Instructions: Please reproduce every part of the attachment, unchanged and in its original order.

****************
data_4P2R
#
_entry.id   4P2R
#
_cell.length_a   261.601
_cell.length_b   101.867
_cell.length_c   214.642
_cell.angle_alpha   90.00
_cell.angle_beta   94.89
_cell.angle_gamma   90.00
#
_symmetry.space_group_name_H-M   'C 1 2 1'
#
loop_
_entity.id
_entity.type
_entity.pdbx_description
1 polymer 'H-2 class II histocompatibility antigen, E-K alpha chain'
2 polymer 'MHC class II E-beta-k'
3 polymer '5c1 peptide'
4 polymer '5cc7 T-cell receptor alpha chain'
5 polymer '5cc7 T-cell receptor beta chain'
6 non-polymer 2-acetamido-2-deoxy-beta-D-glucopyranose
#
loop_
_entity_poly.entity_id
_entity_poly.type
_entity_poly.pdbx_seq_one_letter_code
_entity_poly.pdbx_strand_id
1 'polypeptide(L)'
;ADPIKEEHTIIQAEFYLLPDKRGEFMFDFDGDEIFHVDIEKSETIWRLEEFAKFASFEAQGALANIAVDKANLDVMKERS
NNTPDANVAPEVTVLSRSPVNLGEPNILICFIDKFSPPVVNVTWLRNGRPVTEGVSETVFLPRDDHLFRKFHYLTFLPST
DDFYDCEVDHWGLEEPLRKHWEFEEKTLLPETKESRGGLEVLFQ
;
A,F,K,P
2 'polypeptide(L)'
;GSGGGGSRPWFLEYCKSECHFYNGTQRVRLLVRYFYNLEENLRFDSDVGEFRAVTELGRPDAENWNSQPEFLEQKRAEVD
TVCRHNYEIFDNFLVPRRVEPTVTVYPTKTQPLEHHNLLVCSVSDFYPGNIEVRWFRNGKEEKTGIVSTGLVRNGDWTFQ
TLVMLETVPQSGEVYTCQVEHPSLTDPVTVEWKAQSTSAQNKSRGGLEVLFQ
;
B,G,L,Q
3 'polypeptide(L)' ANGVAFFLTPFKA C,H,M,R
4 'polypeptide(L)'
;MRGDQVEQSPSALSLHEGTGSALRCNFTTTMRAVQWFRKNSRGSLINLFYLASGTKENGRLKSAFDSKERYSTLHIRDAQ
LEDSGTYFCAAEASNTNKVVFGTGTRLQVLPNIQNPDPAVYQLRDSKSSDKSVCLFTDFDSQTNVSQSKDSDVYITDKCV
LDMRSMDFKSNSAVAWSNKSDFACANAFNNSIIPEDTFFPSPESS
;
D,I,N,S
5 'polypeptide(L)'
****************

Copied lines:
data_4P2R
#
_entry.id   4P2R
#
_cell.length_a   261.601
_cell.length_b   101.867
_cell.length_c   214.642
_cell.angle_alpha   90.00
_cell.angle_beta   94.89
_cell.angle_gamma   90.00
#
_symmetry.space_group_name_H-M   'C 1 2 1'
#
loop_
_entity.id
_entity.type
_entity.pdbx_description
1 polymer 'H-2 class II histocompatibility antigen, E-K alpha chain'
2 polymer 'MHC class II E-beta-k'
3 polymer '5c1 peptide'
4 polymer '5cc7 T-cell receptor alpha chain'
5 polymer '5cc7 T-cell receptor beta chain'
6 non-polymer 2-acetamido-2-deoxy-beta-D-glucopyranose
#
loop_
_entity_poly.entity_id
_entity_poly.type
_entity_poly.pdbx_seq_one_letter_code
_entity_poly.pdbx_strand_id
1 'polypeptide(L)'
;ADPIKEEHTIIQAEFYLLPDKRGEFMFDFDGDEIFHVDIEKSETIWRLEEFAKFASFEAQGALANIAVDKANLDVMKERS
NNTPDANVAPEVTVLSRSPVNLGEPNILICFIDKFSPPVVNVTWLRNGRPVTEGVSETVFLPRDDHLFRKFHYLTFLPST
DDFYDCEVDHWGLEEPLRKHWEFEEKTLLPETKESRGGLEVLFQ
;
A,F,K,P
2 'polypeptide(L)'
;GSGGGGSRPWFLEYCKSECHFYNGTQRVRLLVRYFYNLEENLRFDSDVGEFRAVTELGRPDAENWNSQPEFLEQKRAEVD
TVCRHNYEIFDNFLVPRRVEPTVTVYPTKTQPLEHHNLLVCSVSDFYPGNIEVRWFRNGKEEKTGIVSTGLVRNGDWTFQ
TLVMLETVPQSGEVYTCQVEHPSLTDPVTVEWKAQSTSAQNKSRGGLEVLFQ
;
B,G,L,Q
3 'polypeptide(L)' ANGVAFFLTPFKA C,H,M,R
4 'polypeptide(L)'
;MRGDQVEQSPSALSLHEGTGSALRCNFTTTMRAVQWFRKNSRGSLINLFYLASGTKENGRLKSAFDSKERYSTLHIRDAQ
LEDSGTYFCAAEASNTNKVVFGTGTRLQVLPNIQNPDPAVYQLRDSKSSDKSVCLFTDFDSQTNVSQSKDSDVYITDKCV
LDMRSMDFKSNSAVAWSNKSDFACANAFNNSIIPEDTFFPSPESS
;
D,I,N,S
5 'polypeptide(L)'